"The issues of managed power and heat dissipation have become paramount due to experiences in the extreme low temperatures of winter in Afghanistan's high-altitude mountains to the summer heat in the deserts of Iraq," Patterson says. Aitech customers continue to request full MIL-SPEC (-55 to +125 degrees Celsius), smaller, lighter, and lower-power integrated electronics control subsystems housed in lightweight, environmentally-sealed, ambient air or cold-plate (conduction-cooled) rugged enclosures.
"New, lower-power, active and passive protection subsystems are needed today to protect the troops 100 percent of the time, not selectively," Patterson says. Aitech has also been introducing a series of low-power, board- and subsystem-level products to address this need.
Cooling in combat
General Dynamics engineers, in their contract work on the U.S. Marine Corps EFV, opted to cool the vehicle's on-board electronics, including commercial-grade embedded components from GE Fanuc Intelligent Platforms in Charlottesville, Va., with a solution from SprayCool in Liberty Lake, Wash.
The EFV, scheduled to be deployed in 2015, is designed provide Marines with on-the-move command and control capabilities, as well as to aid in land combat operations by maximizing tactical surprise and minimizing vulnerability. At the heart of the EFV's command-and-control architecture sits the SprayCool Multi-Processor Unit (MPU)—a rugged, sealed enclosure that enables commercial boards to meet the temperature, vibration, and electromagnetic interface (EMI) requirements of MIL-STD 810F and MIL-STD 461.
"Like others in this industry, we're seeing ground combat applications becoming more network-centric, which is driving higher processing loads at the combat ground vehicle level for electronics," explains Joe Baddeley, executive vice president of sales and marketing at SprayCool. In fact, SprayCool is experiencing a marked increase of requests from key prime conractors for quotes and proposals to include smaller thermal enclosures that manage the extra thermal load for these higher-density applications.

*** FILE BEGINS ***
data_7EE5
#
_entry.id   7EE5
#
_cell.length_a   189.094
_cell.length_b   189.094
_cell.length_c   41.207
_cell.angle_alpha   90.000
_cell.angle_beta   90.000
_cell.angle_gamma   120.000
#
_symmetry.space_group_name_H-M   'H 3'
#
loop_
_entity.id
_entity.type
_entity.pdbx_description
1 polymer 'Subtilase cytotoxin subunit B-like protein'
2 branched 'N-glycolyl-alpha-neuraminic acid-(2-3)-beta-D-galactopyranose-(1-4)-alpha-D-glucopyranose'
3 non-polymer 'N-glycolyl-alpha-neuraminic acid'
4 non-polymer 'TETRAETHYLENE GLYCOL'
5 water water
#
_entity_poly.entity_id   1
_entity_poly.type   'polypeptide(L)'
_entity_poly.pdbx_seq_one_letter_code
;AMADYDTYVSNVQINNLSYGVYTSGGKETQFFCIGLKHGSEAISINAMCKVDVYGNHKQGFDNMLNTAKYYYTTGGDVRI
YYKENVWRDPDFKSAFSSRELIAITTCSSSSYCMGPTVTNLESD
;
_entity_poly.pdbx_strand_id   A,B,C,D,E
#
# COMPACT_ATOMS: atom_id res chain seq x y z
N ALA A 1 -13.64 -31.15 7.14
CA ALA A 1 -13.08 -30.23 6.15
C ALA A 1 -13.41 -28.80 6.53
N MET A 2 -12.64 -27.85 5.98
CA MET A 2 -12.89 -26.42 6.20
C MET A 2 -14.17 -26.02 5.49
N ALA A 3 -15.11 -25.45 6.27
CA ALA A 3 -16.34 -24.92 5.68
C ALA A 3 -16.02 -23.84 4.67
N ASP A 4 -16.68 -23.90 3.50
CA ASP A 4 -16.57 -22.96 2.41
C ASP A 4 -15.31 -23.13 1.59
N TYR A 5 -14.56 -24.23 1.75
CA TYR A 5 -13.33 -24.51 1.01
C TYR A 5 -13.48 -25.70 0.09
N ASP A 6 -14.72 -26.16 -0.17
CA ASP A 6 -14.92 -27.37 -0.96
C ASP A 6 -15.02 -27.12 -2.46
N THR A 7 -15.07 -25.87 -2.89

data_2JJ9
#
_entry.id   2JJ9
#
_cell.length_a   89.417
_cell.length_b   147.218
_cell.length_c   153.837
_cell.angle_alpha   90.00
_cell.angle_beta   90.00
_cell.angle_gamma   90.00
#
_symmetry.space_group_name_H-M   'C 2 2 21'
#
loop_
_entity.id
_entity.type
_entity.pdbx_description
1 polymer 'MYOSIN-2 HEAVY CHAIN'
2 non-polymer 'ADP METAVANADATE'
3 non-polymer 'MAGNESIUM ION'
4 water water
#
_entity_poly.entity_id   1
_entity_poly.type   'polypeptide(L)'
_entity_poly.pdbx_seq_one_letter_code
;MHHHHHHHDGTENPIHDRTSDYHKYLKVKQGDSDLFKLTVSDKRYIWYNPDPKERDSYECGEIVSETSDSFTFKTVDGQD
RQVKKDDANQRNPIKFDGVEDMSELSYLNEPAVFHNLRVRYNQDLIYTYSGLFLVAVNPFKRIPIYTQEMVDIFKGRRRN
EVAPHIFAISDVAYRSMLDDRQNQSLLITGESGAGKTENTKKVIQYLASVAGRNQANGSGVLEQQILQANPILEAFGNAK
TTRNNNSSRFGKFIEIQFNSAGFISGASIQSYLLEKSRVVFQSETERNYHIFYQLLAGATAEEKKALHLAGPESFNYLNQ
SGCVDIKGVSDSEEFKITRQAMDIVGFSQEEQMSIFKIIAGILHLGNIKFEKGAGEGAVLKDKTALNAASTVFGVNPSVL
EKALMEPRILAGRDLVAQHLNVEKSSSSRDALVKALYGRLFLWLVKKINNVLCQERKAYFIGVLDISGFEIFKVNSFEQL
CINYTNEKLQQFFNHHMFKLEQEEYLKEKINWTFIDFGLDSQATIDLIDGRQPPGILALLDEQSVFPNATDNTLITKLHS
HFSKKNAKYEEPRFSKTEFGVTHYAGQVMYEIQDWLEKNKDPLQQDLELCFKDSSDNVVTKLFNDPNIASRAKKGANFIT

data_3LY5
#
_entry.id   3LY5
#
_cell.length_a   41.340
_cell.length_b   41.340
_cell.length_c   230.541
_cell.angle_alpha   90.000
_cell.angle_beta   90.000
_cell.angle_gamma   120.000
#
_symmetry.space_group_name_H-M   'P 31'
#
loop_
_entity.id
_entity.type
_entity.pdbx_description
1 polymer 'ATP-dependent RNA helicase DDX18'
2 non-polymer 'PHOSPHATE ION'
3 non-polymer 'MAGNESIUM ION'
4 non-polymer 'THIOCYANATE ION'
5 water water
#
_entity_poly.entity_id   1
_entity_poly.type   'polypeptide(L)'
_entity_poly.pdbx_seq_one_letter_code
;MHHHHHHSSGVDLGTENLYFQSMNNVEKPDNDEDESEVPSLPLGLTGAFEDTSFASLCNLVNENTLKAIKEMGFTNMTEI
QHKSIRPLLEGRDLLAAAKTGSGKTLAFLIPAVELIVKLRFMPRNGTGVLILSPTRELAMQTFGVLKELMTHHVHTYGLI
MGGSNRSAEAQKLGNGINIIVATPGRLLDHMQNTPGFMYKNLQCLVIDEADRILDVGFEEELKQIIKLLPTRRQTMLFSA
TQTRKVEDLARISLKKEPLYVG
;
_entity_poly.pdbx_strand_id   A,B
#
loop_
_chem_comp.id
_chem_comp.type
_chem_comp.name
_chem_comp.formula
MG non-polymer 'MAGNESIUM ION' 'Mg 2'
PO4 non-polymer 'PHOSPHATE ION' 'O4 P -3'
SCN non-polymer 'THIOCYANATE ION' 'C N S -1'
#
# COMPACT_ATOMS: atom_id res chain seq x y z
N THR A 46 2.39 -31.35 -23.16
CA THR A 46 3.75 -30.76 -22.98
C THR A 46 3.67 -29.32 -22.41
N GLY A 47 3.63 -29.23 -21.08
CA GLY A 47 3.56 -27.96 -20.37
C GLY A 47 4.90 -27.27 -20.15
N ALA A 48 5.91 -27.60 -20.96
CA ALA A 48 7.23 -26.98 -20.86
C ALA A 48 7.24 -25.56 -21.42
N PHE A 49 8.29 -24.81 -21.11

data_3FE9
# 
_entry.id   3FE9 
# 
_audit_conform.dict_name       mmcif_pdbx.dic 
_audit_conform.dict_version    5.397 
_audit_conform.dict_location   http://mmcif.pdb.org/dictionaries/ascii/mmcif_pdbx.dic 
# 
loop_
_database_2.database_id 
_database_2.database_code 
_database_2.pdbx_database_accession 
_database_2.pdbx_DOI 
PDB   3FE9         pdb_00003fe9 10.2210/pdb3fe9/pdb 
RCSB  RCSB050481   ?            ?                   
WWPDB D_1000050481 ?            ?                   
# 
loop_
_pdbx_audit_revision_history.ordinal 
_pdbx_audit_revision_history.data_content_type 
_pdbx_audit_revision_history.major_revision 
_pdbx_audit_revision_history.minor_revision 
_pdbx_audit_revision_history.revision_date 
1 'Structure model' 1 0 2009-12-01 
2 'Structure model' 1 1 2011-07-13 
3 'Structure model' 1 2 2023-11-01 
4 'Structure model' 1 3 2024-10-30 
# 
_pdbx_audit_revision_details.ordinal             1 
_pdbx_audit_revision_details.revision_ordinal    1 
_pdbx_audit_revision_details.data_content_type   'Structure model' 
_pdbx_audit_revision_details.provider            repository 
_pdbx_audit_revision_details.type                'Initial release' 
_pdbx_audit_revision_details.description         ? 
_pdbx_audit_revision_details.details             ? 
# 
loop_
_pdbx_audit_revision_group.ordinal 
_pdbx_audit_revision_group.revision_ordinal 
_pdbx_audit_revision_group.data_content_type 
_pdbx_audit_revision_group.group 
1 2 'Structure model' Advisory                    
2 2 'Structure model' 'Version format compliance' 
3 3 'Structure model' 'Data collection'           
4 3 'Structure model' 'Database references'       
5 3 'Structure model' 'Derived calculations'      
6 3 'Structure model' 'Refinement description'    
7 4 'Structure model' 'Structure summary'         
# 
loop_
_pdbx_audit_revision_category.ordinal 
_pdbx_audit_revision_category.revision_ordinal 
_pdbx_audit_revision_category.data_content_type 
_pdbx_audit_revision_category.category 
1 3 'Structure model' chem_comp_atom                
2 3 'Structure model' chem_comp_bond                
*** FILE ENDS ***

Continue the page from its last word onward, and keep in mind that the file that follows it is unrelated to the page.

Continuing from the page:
"What is interesting to us as an enclosure provider is the fact that board vendors are able to put so much more capability on 3U cards enabled by VPX (VITA 46) than ever before," Baddeley notes. "This tempts vehicle integrators to conceptualize small systems (one-half ATR) that capitalize on 3U VPX boards for processing applications that you normally would put in enclosures twice that size just a few short years ago."
It is common to have a 3U processor board in excess of 50 watts. "If you only have one board like that, you can get away with a traditional half-ATR chassis, but in many cases customers are designing several 50-watt boards into these small boxes. The tipping point seems to be around 200 to 250 watts, where customers are calling us suggesting they don't believe they can adequately cool a half-ATR enclosure with traditional methods. It doesn't take many 50 watt boards to surpass that limit." The need for liquid-cooled solutions for smaller 3U applications is growing, in signal/sensor processing applications in the air, mission computing in helicopters, and command and control applications in ground combat vehicles, to name a few.
SprayCool's product development strategy is to make it easy for the integrator to have the greatest flexibility possible when choosing electronics, without worrying about thermal load, explains Baddeley. "If we take on the burden of thermal management and environmental isolation, more traditional and higher-powered electronics can be tested and deployed faster, eliminating the time delays and additional costs that accompany ruggedization of the electronics themselves. In the end, the smallest and most flexible enclosures with thermal management will win out for ground combat vehicle applications."